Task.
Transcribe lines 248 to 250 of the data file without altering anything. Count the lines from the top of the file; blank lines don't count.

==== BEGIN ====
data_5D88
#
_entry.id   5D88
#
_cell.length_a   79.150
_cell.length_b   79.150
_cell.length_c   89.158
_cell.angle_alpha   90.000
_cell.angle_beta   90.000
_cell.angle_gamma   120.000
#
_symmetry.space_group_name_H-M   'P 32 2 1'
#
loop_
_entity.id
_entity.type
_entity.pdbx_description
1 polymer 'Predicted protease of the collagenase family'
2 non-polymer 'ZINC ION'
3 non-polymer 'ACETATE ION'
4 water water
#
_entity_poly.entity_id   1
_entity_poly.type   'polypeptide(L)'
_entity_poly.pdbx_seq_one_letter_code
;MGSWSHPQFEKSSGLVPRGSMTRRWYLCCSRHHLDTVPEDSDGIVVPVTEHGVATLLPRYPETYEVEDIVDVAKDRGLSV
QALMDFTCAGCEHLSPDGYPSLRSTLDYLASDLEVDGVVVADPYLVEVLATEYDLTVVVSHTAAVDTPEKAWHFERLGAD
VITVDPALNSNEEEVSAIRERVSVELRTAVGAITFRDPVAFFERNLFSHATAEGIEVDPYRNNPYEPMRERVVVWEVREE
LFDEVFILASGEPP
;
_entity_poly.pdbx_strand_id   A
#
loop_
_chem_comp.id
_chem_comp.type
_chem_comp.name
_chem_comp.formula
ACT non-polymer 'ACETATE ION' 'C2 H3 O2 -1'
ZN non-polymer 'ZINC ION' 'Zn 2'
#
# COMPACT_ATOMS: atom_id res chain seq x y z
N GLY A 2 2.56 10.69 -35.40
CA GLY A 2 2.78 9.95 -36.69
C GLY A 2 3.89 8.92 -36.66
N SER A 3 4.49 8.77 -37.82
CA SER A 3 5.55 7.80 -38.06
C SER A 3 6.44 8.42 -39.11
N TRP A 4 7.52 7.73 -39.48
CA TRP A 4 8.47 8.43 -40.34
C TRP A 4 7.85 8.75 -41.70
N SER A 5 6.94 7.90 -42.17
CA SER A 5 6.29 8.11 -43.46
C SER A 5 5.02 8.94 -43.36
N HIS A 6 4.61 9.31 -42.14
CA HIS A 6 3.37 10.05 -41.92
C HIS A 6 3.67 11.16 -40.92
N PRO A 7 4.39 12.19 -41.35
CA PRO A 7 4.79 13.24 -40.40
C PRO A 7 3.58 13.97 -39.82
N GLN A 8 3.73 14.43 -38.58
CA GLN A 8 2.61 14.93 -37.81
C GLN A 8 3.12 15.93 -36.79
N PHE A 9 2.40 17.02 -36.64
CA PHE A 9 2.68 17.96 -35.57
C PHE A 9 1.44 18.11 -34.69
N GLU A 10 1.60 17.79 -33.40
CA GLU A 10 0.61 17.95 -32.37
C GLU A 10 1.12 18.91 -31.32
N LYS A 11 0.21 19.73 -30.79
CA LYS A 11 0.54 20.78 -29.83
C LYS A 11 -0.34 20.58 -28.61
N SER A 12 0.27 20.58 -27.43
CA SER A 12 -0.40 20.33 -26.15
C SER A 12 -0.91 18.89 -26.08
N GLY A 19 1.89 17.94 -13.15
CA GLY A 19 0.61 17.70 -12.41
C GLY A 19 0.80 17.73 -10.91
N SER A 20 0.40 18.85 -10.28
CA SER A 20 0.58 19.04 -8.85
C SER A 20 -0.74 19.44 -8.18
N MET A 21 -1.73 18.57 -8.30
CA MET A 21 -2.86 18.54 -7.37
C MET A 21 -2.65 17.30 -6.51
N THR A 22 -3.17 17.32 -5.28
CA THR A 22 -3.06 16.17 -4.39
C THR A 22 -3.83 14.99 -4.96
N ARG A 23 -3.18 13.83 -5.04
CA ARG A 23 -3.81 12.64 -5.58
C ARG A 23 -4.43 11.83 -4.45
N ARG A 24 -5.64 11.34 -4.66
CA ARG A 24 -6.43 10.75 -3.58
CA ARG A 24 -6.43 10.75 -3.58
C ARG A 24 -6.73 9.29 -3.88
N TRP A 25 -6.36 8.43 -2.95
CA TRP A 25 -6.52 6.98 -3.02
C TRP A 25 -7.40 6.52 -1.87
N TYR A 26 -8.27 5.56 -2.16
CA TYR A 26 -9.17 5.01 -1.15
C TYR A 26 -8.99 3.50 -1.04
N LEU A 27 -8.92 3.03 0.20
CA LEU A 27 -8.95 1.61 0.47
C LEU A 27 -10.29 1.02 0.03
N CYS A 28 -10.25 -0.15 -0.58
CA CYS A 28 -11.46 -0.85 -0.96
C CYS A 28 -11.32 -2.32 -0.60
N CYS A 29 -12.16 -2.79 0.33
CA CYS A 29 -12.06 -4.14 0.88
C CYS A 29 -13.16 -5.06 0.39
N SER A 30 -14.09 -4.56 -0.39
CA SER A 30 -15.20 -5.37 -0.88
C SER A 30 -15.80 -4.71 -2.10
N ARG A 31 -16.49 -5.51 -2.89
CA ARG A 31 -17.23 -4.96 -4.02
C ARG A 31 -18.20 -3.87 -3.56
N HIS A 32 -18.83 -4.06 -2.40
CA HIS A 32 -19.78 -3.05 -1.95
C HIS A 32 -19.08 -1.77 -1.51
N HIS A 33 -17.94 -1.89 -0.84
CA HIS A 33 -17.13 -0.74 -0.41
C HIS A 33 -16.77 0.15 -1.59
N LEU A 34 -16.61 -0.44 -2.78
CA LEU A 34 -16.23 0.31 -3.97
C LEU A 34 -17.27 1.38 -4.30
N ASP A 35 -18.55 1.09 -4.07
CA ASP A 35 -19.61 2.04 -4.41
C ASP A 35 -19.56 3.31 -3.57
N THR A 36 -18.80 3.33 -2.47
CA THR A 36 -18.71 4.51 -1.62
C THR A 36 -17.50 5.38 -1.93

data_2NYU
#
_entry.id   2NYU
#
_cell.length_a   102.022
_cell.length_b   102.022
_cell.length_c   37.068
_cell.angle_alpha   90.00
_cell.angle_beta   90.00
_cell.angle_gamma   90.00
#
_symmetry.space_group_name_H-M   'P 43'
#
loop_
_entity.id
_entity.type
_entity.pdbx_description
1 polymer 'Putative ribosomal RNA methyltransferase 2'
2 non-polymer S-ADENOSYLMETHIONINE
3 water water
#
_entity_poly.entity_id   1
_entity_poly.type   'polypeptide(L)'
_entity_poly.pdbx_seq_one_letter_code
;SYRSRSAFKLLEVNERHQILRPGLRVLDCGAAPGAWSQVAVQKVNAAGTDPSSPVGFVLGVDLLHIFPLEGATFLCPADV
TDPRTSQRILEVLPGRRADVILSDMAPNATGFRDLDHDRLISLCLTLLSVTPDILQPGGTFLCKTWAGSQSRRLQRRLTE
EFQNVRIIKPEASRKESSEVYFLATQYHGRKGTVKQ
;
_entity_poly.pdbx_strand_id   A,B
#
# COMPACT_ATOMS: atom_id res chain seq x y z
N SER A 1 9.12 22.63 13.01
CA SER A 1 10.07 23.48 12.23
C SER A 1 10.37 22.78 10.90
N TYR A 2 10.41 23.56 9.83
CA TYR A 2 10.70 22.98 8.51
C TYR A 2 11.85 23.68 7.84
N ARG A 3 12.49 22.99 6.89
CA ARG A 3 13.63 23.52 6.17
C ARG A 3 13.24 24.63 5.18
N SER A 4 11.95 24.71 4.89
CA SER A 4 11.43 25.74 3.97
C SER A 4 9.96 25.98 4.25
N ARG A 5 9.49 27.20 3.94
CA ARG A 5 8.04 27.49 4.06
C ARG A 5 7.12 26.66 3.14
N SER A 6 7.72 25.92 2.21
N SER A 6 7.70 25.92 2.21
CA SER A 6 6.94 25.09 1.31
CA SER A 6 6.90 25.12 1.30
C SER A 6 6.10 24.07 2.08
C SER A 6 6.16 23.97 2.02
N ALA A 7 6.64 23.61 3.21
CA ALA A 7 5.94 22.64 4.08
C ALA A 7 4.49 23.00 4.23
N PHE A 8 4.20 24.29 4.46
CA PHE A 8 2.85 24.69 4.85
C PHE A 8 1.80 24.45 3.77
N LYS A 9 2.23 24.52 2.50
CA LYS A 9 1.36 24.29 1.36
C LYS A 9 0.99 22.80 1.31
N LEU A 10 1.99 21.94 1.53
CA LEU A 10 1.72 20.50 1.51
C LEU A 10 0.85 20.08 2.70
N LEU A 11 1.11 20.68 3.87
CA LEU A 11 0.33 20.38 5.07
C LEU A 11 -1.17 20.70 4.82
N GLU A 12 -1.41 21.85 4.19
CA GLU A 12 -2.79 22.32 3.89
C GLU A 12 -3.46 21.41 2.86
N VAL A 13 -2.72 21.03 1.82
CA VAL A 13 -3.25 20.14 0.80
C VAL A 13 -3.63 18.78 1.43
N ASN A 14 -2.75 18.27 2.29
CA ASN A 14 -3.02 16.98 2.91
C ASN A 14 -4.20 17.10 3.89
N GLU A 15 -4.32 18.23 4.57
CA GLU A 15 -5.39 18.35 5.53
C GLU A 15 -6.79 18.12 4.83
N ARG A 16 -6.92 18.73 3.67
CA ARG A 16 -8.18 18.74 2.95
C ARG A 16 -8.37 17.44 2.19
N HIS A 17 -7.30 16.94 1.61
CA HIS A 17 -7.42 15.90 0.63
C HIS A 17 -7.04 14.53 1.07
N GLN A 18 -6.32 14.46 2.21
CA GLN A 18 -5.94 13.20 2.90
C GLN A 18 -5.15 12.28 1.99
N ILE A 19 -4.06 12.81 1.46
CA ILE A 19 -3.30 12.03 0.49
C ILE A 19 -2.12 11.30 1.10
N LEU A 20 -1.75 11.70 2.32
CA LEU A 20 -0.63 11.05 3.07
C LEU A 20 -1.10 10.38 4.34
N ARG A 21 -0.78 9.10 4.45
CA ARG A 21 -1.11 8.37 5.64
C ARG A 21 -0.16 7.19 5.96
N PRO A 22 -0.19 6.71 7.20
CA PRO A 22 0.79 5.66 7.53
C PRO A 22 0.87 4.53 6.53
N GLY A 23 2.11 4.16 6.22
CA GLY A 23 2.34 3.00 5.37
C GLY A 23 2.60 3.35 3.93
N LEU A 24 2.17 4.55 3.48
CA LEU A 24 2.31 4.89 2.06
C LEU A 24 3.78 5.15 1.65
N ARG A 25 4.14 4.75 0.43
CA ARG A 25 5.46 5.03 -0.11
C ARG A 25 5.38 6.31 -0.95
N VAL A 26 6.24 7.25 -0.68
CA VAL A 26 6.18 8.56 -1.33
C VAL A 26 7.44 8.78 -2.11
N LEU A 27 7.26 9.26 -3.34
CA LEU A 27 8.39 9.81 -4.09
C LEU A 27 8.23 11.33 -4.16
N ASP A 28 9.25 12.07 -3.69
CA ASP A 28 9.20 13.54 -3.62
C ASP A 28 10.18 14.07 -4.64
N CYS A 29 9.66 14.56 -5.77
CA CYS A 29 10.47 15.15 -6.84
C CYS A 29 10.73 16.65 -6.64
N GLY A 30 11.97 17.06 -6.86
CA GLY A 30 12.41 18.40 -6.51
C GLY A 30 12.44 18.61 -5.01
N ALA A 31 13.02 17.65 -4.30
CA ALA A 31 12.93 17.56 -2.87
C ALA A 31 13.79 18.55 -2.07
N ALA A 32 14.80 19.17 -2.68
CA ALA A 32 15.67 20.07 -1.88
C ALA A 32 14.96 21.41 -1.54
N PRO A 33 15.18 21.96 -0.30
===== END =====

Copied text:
N CYS A 29 9.66 14.56 -5.77
CA CYS A 29 10.47 15.15 -6.84
C CYS A 29 10.73 16.65 -6.64